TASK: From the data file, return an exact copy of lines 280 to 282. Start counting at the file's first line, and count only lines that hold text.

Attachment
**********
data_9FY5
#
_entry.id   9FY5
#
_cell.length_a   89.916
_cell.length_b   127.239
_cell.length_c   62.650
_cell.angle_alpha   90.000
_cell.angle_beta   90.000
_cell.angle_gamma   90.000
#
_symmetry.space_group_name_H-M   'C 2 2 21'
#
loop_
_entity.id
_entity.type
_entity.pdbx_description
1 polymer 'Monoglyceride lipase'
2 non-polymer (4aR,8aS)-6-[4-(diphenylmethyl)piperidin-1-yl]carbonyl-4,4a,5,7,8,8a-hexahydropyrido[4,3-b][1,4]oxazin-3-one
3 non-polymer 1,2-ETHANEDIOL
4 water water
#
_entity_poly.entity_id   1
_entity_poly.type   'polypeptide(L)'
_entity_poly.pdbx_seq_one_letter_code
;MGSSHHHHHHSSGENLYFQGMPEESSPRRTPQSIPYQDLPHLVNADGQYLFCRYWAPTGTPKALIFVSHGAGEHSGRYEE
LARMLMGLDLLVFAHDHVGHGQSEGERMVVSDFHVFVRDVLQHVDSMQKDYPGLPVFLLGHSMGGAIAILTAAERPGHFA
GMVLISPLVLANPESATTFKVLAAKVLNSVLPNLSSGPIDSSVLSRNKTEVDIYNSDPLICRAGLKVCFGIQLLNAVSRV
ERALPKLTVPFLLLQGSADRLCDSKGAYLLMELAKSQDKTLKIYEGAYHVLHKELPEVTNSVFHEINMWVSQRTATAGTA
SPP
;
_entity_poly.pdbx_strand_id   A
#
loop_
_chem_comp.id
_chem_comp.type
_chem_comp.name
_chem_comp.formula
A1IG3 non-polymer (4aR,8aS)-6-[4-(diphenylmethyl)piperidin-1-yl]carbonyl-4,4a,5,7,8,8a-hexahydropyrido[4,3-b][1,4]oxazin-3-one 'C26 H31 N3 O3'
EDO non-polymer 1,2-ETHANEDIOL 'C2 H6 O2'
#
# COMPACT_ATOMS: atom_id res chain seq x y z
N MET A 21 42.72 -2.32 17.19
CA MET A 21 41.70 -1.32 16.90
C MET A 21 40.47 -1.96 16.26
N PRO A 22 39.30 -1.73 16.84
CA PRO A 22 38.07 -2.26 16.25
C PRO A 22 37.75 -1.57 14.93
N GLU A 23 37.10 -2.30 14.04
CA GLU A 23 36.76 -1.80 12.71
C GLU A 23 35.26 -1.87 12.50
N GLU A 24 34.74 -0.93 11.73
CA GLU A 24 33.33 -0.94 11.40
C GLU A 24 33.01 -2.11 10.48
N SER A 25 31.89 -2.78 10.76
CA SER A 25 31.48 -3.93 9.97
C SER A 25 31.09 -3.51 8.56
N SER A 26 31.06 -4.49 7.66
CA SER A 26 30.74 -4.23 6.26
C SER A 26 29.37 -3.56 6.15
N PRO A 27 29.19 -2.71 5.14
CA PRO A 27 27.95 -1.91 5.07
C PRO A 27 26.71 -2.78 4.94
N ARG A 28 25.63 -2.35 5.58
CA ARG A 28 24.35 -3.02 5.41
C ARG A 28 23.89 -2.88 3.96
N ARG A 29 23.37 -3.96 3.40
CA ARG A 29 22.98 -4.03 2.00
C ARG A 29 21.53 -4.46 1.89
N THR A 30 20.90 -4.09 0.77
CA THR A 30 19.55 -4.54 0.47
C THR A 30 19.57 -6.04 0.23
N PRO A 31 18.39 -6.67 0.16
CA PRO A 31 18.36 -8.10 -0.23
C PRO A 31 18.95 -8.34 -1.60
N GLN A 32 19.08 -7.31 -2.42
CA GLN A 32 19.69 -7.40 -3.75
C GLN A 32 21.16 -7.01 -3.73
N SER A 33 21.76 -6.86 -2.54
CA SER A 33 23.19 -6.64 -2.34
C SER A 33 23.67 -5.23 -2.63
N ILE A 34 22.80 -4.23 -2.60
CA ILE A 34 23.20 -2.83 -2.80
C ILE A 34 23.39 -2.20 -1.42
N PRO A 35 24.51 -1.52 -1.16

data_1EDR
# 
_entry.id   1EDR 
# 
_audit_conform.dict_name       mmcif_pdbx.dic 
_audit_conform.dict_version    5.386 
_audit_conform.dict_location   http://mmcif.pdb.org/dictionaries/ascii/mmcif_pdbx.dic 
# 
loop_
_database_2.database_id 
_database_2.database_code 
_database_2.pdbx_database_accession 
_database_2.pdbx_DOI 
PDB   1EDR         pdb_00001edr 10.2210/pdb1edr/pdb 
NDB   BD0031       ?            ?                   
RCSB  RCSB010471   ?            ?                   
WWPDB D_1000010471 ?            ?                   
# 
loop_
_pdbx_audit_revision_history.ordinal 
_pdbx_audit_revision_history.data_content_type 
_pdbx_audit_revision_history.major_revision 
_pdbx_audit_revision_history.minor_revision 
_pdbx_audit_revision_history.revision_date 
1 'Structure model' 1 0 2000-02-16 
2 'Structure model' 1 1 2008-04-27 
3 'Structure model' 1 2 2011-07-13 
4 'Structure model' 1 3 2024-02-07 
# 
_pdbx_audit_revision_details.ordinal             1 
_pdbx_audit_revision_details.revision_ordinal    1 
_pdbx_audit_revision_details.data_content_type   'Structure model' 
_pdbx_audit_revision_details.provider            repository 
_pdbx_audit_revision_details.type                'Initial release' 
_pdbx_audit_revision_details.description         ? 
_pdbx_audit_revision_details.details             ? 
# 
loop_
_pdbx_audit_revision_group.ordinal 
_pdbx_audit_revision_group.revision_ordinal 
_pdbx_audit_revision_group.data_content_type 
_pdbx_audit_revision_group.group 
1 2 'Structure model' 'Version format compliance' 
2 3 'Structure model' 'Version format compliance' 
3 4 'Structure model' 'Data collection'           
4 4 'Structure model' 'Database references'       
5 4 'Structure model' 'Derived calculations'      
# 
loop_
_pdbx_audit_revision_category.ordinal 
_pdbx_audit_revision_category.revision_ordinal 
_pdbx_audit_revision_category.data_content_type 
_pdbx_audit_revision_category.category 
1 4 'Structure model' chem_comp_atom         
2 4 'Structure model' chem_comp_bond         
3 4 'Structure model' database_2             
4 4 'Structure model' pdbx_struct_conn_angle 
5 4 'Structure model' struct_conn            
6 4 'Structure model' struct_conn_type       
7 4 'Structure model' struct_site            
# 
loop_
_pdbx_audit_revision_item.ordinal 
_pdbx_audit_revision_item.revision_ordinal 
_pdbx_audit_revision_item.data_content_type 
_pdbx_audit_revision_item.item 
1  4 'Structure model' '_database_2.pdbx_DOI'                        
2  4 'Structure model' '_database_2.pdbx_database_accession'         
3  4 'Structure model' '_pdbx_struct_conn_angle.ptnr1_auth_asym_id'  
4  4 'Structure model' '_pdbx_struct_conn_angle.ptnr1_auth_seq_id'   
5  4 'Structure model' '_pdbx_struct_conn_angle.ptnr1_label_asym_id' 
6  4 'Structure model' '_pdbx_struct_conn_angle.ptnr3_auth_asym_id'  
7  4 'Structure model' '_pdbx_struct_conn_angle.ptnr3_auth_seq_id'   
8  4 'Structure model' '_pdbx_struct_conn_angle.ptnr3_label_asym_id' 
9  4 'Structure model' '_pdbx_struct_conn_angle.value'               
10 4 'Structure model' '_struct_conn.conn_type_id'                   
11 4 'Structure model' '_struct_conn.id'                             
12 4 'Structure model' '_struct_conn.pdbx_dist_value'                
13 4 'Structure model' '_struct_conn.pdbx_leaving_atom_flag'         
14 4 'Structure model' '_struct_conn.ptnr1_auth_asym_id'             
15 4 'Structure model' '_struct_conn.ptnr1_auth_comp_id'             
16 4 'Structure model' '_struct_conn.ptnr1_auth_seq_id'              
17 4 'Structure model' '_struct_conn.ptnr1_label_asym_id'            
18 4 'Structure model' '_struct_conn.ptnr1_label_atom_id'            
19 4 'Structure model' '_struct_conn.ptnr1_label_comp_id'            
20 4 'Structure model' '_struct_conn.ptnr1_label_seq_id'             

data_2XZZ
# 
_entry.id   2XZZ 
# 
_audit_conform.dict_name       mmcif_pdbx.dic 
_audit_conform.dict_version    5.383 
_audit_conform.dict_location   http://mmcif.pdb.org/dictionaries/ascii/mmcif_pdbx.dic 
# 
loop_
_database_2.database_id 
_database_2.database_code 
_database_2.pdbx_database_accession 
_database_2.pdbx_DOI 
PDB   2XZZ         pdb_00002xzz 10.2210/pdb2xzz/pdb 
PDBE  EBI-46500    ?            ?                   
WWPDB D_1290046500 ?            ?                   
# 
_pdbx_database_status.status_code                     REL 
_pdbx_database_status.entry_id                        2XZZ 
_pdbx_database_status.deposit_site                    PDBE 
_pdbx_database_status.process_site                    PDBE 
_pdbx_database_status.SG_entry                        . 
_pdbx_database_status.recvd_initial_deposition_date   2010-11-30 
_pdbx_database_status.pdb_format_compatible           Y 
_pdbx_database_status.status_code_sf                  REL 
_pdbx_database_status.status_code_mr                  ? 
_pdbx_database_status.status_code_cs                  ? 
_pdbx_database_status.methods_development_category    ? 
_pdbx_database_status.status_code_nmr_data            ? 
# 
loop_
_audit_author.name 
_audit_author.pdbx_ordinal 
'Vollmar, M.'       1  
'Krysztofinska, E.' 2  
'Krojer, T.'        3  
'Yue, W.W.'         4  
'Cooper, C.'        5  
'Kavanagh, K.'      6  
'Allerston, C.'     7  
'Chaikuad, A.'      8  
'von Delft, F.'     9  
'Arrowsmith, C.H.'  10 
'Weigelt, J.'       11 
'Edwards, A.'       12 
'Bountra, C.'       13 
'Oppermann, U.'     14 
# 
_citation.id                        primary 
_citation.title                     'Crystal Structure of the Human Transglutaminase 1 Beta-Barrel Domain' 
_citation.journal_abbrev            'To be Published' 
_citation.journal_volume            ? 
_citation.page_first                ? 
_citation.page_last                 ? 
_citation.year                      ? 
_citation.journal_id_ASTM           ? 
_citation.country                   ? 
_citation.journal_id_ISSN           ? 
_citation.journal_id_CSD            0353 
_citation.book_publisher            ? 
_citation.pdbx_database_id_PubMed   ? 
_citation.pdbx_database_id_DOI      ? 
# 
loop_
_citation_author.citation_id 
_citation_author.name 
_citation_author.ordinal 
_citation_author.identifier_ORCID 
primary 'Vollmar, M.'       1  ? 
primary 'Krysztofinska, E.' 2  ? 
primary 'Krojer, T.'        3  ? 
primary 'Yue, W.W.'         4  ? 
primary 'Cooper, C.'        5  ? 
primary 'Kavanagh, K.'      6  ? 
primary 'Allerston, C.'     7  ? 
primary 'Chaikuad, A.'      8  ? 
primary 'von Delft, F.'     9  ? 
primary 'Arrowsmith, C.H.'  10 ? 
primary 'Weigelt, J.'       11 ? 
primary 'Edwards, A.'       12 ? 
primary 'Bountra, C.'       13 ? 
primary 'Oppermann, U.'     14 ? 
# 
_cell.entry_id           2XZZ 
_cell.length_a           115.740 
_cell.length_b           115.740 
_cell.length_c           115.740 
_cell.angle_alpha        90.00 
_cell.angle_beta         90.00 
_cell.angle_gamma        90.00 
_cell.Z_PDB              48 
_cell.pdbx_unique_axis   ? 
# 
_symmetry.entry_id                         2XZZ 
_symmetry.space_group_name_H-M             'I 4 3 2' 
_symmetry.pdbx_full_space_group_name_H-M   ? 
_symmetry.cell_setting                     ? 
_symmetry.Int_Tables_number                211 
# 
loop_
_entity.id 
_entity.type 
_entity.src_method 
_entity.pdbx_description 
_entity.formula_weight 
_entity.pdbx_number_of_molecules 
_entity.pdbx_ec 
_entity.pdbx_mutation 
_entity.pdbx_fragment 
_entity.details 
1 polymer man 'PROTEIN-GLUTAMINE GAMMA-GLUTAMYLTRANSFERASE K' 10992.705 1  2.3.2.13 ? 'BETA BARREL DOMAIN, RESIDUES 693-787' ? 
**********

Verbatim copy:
_entity.pdbx_fragment 
_entity.details 
1 polymer man 'PROTEIN-GLUTAMINE GAMMA-GLUTAMYLTRANSFERASE K' 10992.705 1  2.3.2.13 ? 'BETA BARREL DOMAIN, RESIDUES 693-787' ? 